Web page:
Permitting online in-play gambling in Australia has been hampered by the government’s unwillingness to draw down on political capital, thus dampening efforts to identify instances of match-fixing according to Paul Newson, Head of Advisory Practice at Senet.
Speaking on the Australia – pushing back on regulations panel at the SBC Summit Barcelona – Digital, Newson explained that in-play betting is often anchored to rates of problem gambling, despite previous reports advocating for its introduction.
He explained: “Gambling in Australia, perhaps more so than other jurisdictions, seems to often be sensationalised in the media. I think that it draws down on significant political capital more so than many other masses. I have some difficulty with this because there are nuances of arguments which can support a policy position either way, and I’m not sure that they’ve had a sufficient hearing.
“There was an Australian report that reviewed the integrity of sports arrangements. It found, and also recommended, that governments should consider withdrawing that ban on in-play betting. But really from an intel point of view, you can’t harvest data under the current arrangements when people are going offshore to place bets. The ability to be alert to and investigate potential wagering-related match fixing is really dampened by the current arrangements.
“Obviously there are other arguments. Relying on problem gambling to sustain a ban is fraught with difficulty. Speaking only for New South Wales, problem gambling has been at a static and quite modest level for the last 15 years. That’s not to dismiss it, it’s a very serious issue and the appropriate policy initiatives do need to be in place and improved over time to embrace technology. But when you have player accounts, there is much more sophistication available to interrogate that information.”
On the panel, Newson was joined by Peter Cohen, Director of The Agenda Group, and Jake Henson, COO of BetMakers Technology Group. The discussion was moderated by Nathan Rothschild, Founder of Genius Group.
Cohen explained that the initial decision to ban in-play betting was largely driven by political point-scoring, pointing out that a political stalemate on reversing the ban means that the ban on in-play betting is something he ‘can’t see changing’.
He added: “The Australian states and territories developed an interactive gaming player protection model in the late 1990s which would have – if put in place – regulated all forms of online gambling, both casino and sports betting. In 2001, our federal government decided to intervene and impose a ban on interactive gaming. It was an entirely political decision.
“In so, they put in place legislation which would have outlawed all forms of online betting until they realised that this would be a problem. They permitted online betting, but prohibited online in-play betting.
“The only way that this can be changed is if the federal government chooses to amend the legislation which – in the short, medium and probably the long term – isn’t likely to happen because the federal government doesn’t have control over its Senate. Without that control, legislation can’t be passed unless the major opposition party agrees – which it won’t. This isn’t limited to the current government, anyone who assumes office is going to have the same issue.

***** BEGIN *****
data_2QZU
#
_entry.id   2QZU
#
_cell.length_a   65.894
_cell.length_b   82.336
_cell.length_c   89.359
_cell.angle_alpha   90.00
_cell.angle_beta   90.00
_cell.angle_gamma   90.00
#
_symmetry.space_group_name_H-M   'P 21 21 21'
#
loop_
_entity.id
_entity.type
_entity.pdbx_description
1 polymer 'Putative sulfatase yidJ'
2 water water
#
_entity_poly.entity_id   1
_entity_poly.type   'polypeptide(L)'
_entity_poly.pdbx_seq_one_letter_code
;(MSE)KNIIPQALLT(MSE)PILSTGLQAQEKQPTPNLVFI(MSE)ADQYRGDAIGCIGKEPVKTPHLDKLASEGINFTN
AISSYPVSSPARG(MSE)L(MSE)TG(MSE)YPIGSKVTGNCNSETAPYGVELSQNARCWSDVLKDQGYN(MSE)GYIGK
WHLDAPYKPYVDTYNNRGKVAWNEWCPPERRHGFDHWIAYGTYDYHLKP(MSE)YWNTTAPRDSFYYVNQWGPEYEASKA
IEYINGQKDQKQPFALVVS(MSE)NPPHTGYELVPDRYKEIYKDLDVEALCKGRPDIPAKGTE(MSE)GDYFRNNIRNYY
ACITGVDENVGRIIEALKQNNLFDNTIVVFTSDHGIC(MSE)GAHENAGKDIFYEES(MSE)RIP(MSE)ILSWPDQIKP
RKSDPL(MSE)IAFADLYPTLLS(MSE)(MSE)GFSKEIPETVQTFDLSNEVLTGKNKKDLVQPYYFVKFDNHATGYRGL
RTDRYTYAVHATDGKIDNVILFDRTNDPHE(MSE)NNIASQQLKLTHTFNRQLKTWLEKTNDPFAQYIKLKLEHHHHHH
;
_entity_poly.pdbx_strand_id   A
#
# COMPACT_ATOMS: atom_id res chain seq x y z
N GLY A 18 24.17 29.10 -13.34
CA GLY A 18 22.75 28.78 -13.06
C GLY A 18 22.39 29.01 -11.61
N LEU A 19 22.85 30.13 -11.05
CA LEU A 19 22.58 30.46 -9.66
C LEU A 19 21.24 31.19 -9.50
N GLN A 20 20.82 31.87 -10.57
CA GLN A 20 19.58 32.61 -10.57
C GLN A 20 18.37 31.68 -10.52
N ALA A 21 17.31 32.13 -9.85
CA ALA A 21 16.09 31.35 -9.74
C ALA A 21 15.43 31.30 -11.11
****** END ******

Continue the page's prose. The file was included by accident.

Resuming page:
“I can’t see it changing because while the government can negotiate with the Senate, minor parties and individuals, they simply won’t use their political capital to allow in-play sports betting. They’re going to use it for what they feel is a more significant issue, such as energy policy, security etc. I just can’t see it changing, so we’re going to have to live with it the way that it is – it’s obviously not good news but I can’t see any substantial change happening.”
According to Henson, permitting in-play wagering could offer both a welcome boost to TV ratings for sport as well as a viable solution for maintaining engagement with ‘time-sensitive millennials’ – something which he explains the major leagues will have to consider in the future.
He said: “The one thing to point out is that in-play wagering is permitted in-venue under the retail monopoly here in Australia which is probably something that really frustrates the online-only operators. It’s particularly frustrating because it’s a distinct competitive advantage and the product has often been used as an overlapping for key times here in Australia – such as large sporting events, Friday night football etc. This is the time when people are there and that product is easily accessible.
“But I think that from another industry standpoint, I think that if there is going to be more of a shift, they’ll need much more of a buy-in from the sporting codes here in Australia which I think will come about if, and when, the ratings begin to dip on TV. The obvious way to engage more users is to give them a product which creates more ‘stickiness’ with the coverage which we don’t currently have here.
“As we know, with time-sensitive millennials, a two-hour field game is difficult to sit through, and they would like to be doing something else. In-play wagering could be a patch-up for that issue – something which the AFL and NRL are going to have to address at some point.”
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